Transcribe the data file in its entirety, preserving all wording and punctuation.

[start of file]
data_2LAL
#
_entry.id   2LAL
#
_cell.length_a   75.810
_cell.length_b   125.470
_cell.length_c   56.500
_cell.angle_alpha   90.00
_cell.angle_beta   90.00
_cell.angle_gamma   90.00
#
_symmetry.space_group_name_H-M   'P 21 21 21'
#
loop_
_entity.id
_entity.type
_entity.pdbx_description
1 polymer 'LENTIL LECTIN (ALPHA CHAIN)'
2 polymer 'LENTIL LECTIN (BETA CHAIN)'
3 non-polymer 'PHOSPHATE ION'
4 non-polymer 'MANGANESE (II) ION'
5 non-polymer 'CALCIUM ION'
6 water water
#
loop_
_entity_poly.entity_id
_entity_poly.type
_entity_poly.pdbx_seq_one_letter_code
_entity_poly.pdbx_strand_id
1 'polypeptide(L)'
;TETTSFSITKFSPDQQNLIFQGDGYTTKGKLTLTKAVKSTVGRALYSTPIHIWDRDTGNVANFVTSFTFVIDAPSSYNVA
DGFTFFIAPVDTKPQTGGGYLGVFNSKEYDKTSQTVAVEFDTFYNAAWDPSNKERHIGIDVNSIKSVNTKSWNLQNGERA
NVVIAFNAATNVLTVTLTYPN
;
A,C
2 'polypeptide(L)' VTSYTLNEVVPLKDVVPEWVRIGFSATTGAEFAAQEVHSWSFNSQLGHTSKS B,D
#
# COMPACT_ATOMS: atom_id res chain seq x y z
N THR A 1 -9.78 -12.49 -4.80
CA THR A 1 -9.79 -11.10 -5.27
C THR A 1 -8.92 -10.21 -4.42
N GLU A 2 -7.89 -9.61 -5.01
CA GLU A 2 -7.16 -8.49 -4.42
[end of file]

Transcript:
data_2LAL
#
_entry.id   2LAL
#
_cell.length_a   75.810
_cell.length_b   125.470
_cell.length_c   56.500
_cell.angle_alpha   90.00
_cell.angle_beta   90.00
_cell.angle_gamma   90.00
#
_symmetry.space_group_name_H-M   'P 21 21 21'
#
loop_
_entity.id
_entity.type
_entity.pdbx_description
1 polymer 'LENTIL LECTIN (ALPHA CHAIN)'
2 polymer 'LENTIL LECTIN (BETA CHAIN)'
3 non-polymer 'PHOSPHATE ION'
4 non-polymer 'MANGANESE (II) ION'
5 non-polymer 'CALCIUM ION'
6 water water
#
loop_
_entity_poly.entity_id
_entity_poly.type
_entity_poly.pdbx_seq_one_letter_code
_entity_poly.pdbx_strand_id
1 'polypeptide(L)'
;TETTSFSITKFSPDQQNLIFQGDGYTTKGKLTLTKAVKSTVGRALYSTPIHIWDRDTGNVANFVTSFTFVIDAPSSYNVA
DGFTFFIAPVDTKPQTGGGYLGVFNSKEYDKTSQTVAVEFDTFYNAAWDPSNKERHIGIDVNSIKSVNTKSWNLQNGERA
NVVIAFNAATNVLTVTLTYPN
;
A,C
2 'polypeptide(L)' VTSYTLNEVVPLKDVVPEWVRIGFSATTGAEFAAQEVHSWSFNSQLGHTSKS B,D
#
# COMPACT_ATOMS: atom_id res chain seq x y z
N THR A 1 -9.78 -12.49 -4.80
CA THR A 1 -9.79 -11.10 -5.27
C THR A 1 -8.92 -10.21 -4.42
N GLU A 2 -7.89 -9.61 -5.01
CA GLU A 2 -7.16 -8.49 -4.42